Matt Stoecker wants to blow things up. Namely he wants to take down the obsolete concrete structures holding our river ecosystems hostage. A biologist, photographer, and activist, Stoecker’s latest call to action is the film DamNation, which he conceived with Yvon Chouinard and co-produced for Patagonia with Felt Soul Media—he also shot the underwater footage. The documentary tells the story of thousands of US dams, that should be removed because they are outdated, unsafe, and cost taxpayers millions. DamNation is now available for screening on Netflix.
Let’s start with the basics. Why are dams bad?
Dams are bad for a bunch of reasons. They block the flow of water, but also of nutrients up and downstream on rivers across the country. They block the sediment—silt, sand, gravel, cobbles—from flowing downstream to feed our coastal wetlands and our marine environments. That impacts not just ecosystems, but also on impacts caused by climate change. We’re seeing sea levels rise even faster than projected a decade ago. One of the only real sustainable ways to address that is to restore the flow of sediment to the coast. That enables beaches, barrier islands, and coastal wetlands to build up and grow, along with sea level rise and protection of coastal communities.
In the opposite direction, dams block the flow of nutrients in the form of sea-run fish, like salmon, steelhead, river herring, sturgeon, eel, and other species that migrate between freshwater and the ocean. The health of forests way inland, for example, in the Rocky Mountains depends on the millions of salmon that swim into the Columbia River and up hundreds of miles into Idaho, spreading nutrients from the sea throughout the whole upper Snake River watershed. At least 137 species depend on Pacific salmon alone for part of their diet, from redwood trees to orcas, grizzlies to ospreys. I don’t think we’ve fully come to realize the massive impact of severing that connection between the land and the ocean.
Do you see any pros for having dams?
Not in the long-term. Dams were built for some beneficial uses and have been a really important part of our country growing. But for all those uses they were built for, we now have less harmful alternatives that make a lot more sense. So dams are just a really outdated, destructive technology.
The myth out there is that dams provide clean power. It’s [a story] being told by energy companies. They make the argument from the standpoint of carbon emissions. But a dam is similar to a coal-fired power plant when you consider implications on water quality and impacts on entire watersheds. Coal-fired power plants have obvious negative impacts to air quality and climate change by releasing greenhouse gases. Dams have that same impact on a river by degrading water quality, habitat conditions, and ecosystem health.
Further, more studies are coming out showing that the dams are actually a major culprit in the greenhouse gas emission scenario; and worldwide, dams and reservoirs are one of the biggest emitters of greenhouse gases. So the argument that dams provide clean hydropower has no legs. It’s great to see some states and investment portfolios dropping hydro dams from their list of renewable energy sources.
Dams and reservoirs are also a terribly inefficient long-term water storage proposition. They lose storage capacity every year due to sedimentation filling in the reservoir, and the huge reservoir surface area evaporates more water than is actually used in many cases. Water efficiency measures, conservation, regionally appropriate crop selection, and groundwater recharge and storage are far more efficient options without the negative environmental, economic, and societal impacts.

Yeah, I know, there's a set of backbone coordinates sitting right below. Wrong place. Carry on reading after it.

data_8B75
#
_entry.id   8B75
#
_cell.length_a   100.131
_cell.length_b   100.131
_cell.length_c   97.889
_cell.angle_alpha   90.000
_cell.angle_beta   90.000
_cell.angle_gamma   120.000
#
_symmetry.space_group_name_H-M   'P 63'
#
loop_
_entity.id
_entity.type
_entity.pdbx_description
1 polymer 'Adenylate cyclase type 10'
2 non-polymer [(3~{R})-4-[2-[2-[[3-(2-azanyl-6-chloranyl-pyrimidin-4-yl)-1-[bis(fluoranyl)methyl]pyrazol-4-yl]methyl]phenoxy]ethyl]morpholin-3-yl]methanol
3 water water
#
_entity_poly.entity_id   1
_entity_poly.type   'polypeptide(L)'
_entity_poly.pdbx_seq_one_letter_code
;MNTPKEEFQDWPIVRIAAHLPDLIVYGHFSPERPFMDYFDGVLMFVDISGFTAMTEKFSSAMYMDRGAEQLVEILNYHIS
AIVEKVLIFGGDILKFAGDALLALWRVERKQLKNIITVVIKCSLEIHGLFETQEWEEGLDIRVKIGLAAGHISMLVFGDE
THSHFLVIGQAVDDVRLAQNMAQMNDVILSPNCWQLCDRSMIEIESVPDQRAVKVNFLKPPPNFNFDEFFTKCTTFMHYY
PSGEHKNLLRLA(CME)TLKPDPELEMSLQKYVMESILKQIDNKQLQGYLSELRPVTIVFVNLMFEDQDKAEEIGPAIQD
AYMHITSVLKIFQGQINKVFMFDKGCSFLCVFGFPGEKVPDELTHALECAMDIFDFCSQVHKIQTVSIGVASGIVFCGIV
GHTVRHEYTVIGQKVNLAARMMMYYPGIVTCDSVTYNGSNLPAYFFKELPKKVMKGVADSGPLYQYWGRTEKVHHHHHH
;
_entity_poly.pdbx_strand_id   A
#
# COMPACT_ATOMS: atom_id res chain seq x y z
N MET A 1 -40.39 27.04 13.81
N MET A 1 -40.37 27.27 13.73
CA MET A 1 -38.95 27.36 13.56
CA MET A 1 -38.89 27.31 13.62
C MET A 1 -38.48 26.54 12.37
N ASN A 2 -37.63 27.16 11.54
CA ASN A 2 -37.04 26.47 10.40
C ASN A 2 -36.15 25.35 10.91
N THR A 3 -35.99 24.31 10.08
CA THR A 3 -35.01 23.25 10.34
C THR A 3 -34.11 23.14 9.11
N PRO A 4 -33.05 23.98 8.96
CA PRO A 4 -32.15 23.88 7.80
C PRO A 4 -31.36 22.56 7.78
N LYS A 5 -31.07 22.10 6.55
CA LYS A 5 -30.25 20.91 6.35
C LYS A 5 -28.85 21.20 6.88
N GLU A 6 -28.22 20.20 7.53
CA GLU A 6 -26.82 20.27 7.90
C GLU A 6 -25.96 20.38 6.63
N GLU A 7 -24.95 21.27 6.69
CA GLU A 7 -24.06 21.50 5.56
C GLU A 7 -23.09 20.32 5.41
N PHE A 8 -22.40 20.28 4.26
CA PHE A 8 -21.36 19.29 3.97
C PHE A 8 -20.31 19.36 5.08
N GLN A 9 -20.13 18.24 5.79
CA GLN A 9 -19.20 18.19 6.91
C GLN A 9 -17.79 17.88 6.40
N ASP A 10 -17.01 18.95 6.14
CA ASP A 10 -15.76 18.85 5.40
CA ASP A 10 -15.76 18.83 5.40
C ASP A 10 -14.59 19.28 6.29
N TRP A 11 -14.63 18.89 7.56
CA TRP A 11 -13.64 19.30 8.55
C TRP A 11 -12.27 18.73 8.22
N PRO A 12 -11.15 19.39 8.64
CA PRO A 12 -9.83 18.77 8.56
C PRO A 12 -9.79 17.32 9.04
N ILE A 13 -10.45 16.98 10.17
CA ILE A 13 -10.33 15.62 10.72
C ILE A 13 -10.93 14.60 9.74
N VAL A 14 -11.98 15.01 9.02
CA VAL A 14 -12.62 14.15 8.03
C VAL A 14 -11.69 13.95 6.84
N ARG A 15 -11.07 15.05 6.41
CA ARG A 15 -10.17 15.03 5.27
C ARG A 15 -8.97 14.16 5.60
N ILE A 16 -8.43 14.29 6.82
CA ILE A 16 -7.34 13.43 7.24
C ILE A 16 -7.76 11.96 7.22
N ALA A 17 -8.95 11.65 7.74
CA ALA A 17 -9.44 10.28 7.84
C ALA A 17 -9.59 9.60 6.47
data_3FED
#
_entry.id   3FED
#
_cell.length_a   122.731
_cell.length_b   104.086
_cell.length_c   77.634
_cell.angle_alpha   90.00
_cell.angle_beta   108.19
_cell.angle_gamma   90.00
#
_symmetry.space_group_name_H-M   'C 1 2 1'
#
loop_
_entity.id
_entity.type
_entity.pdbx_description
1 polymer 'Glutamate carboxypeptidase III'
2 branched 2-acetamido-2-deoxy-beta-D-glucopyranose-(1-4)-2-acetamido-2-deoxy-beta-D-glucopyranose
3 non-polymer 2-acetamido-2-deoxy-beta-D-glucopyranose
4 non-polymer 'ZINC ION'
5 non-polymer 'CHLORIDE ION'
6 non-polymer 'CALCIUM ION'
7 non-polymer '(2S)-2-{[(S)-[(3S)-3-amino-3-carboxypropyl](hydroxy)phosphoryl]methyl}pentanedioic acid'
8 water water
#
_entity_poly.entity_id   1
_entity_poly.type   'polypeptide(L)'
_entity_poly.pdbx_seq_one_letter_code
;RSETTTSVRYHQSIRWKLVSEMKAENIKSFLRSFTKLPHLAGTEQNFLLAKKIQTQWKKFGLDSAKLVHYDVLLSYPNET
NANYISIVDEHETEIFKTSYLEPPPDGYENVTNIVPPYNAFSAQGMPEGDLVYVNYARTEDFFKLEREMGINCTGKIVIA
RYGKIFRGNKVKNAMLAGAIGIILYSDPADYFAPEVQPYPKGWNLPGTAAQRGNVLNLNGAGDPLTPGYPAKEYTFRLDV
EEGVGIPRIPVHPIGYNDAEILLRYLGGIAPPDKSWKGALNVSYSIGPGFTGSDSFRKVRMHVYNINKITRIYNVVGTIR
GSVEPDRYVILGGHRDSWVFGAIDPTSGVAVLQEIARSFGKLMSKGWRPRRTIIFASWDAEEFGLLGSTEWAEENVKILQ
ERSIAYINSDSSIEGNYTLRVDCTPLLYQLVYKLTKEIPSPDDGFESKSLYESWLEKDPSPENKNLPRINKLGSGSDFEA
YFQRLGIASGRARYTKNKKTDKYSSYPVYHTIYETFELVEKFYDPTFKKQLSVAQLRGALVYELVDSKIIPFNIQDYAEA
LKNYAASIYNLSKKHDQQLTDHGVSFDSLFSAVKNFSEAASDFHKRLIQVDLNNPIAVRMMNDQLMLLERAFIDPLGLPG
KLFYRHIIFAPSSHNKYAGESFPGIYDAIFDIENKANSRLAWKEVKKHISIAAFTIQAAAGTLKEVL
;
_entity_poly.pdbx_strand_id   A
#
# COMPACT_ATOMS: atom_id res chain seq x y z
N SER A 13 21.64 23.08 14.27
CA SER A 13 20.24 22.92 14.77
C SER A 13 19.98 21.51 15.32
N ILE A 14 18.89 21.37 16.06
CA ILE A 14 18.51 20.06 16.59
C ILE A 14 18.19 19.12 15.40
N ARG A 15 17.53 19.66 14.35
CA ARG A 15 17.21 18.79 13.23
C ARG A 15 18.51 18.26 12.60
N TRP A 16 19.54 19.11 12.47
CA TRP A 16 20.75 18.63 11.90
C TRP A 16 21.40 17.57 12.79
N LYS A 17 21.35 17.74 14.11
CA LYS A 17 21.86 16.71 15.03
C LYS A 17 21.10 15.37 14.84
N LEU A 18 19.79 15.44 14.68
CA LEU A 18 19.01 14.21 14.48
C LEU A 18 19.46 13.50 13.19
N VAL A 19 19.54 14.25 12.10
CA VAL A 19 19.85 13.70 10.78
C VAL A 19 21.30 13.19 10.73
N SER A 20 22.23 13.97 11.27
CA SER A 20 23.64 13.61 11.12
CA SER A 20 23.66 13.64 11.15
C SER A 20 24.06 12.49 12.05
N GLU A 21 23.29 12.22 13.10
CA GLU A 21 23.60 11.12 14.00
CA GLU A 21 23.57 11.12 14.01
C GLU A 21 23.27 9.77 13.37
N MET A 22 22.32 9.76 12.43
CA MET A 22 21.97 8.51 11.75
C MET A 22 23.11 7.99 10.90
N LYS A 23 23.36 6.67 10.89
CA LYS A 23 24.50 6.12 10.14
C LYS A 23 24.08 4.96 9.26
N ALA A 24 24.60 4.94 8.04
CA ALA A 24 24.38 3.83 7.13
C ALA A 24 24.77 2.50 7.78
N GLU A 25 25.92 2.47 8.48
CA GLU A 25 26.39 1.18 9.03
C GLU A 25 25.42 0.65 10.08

Before seeing DamNation we knew little about dams. In the film, Ben Knight, one of the directors, says the same thing. Why aren’t more people talking about the issues surrounding dams?
There are over 85,000 dams in the US. Just about everybody in our country lives within a couple miles of multiple dams. If you look at a map, they’re everywhere. But a lot of people assume that having a big body of water is a good thing. To get people aware and excited about rivers and to show the amazing recovery of a river after dam removal are things that words don’t really work that well for. Blowing up a dam is this amazing event that instantly transforms a river’s future. Visually it’s such an incredible thing to see, which is why Yvon and I decided to make this film. Actually, (laughs) when we first approached [director] Travis Rummel about making the film with us, he looked at us like we were crazy and thought it was a boring topic. Travis and Ben turned it down at first.
The film said that out of the 85,000 dams that are around, only about 2,500 of them produce hydropower. Why do we have so many dams?
The three main things that dams have been built for in our country are power, water storage, and flood protection. For example, in the deserts of the Southwest, with a lot of dams there, there’s no intent to provide any hydropower. They were built to store water for irrigation and for potable water supply. Some of them were just built for recreation or stock ponds for ranching. On the Columbia system, which is in the wetter Northwest, a lot of those dams were built specifically for hydropower, and some of those dams had a very important part in building all the planes and other military equipment for World War II.
Is the hope that all the obsolete dams at this point will eventually be removed?
Yes. Along with Patagonia and the river conservation group Save Our Wild Salmon, we developed a national call to action [www.change.org/petitions/president- barack-obama-crack-down-on-deadbeat-dams]. It’s focused around removing the four lower Snake River dams. But the call to action letter is also asking Obama to crack down on deadbeat dams across the country. So the intro to the letter lays out that we’ve got a lot of dams that serve zero function and are obsolete. Many of them are safety hazards and it’s time for the federal government to take them out. The letter goes into more detail on the need to remove the four lower Snake River dams, because they are the most important federally owned and controlled opportunity to restore large self-sustainable runs of wild salmon. The Columbia system historically had the biggest salmon run in our country, so it should be a source of national pride and a focus in restoring that watershed.
What were the challenges in doing this film that you didn’t foresee when you started working on it?
When Yvon and I decided to make the film, we sat down and wrote out what we wanted [from it]. The main objective was to have it be seen by as many people as possible and to grow this budding dam removal movement. Early on, we identified a lot of dams that we have supported removing, were coming out, or that we wanted to see come out. The list was initially (laughs) a few dozen different dam removal stories. The biggest challenge was to narrow that down to just a handful of stories, characters, and dam issues. It was frustrating because there were so many good stories I wanted to tell, but the most powerful stories rose to the top and we’re all pretty proud of how it turned out.